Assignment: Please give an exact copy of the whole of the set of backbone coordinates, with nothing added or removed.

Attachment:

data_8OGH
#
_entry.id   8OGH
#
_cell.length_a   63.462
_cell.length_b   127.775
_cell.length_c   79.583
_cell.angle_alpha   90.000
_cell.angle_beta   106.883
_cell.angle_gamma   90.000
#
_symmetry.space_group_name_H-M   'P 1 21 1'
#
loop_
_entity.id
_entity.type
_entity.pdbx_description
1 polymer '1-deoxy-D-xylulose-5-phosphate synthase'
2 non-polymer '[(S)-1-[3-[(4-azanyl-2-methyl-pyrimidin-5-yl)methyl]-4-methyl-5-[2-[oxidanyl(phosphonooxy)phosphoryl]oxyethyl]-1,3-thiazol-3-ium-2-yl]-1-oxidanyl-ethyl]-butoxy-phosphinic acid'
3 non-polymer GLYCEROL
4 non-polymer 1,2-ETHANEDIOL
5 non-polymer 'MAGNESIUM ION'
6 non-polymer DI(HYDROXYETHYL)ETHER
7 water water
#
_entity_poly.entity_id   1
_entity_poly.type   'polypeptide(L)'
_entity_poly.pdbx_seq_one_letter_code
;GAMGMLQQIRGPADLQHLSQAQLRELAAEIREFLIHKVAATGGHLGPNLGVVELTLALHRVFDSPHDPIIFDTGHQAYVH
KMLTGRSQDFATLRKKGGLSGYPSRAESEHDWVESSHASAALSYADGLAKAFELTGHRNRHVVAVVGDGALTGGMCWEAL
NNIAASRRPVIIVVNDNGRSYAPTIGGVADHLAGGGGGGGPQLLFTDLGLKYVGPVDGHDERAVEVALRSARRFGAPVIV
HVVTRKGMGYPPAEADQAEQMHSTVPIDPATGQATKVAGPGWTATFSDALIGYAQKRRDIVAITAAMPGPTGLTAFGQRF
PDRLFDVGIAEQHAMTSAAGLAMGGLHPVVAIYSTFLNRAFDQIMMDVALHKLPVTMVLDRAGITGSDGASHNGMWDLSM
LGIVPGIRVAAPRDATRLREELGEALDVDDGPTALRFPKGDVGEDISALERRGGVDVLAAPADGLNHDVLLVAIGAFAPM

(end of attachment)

data_8OGH
#
_entry.id   8OGH
#
_cell.length_a   63.462
_cell.length_b   127.775
_cell.length_c   79.583
_cell.angle_alpha   90.000
_cell.angle_beta   106.883
_cell.angle_gamma   90.000
#
_symmetry.space_group_name_H-M   'P 1 21 1'
#
loop_
_entity.id
_entity.type
_entity.pdbx_description
1 polymer '1-deoxy-D-xylulose-5-phosphate synthase'
2 non-polymer '[(S)-1-[3-[(4-azanyl-2-methyl-pyrimidin-5-yl)methyl]-4-methyl-5-[2-[oxidanyl(phosphonooxy)phosphoryl]oxyethyl]-1,3-thiazol-3-ium-2-yl]-1-oxidanyl-ethyl]-butoxy-phosphinic acid'
3 non-polymer GLYCEROL
4 non-polymer 1,2-ETHANEDIOL
5 non-polymer 'MAGNESIUM ION'
6 non-polymer DI(HYDROXYETHYL)ETHER
7 water water
#
_entity_poly.entity_id   1
_entity_poly.type   'polypeptide(L)'
_entity_poly.pdbx_seq_one_letter_code
;GAMGMLQQIRGPADLQHLSQAQLRELAAEIREFLIHKVAATGGHLGPNLGVVELTLALHRVFDSPHDPIIFDTGHQAYVH
KMLTGRSQDFATLRKKGGLSGYPSRAESEHDWVESSHASAALSYADGLAKAFELTGHRNRHVVAVVGDGALTGGMCWEAL
NNIAASRRPVIIVVNDNGRSYAPTIGGVADHLAGGGGGGGPQLLFTDLGLKYVGPVDGHDERAVEVALRSARRFGAPVIV
HVVTRKGMGYPPAEADQAEQMHSTVPIDPATGQATKVAGPGWTATFSDALIGYAQKRRDIVAITAAMPGPTGLTAFGQRF
PDRLFDVGIAEQHAMTSAAGLAMGGLHPVVAIYSTFLNRAFDQIMMDVALHKLPVTMVLDRAGITGSDGASHNGMWDLSM
LGIVPGIRVAAPRDATRLREELGEALDVDDGPTALRFPKGDVGEDISALERRGGVDVLAAPADGLNHDVLLVAIGAFAPM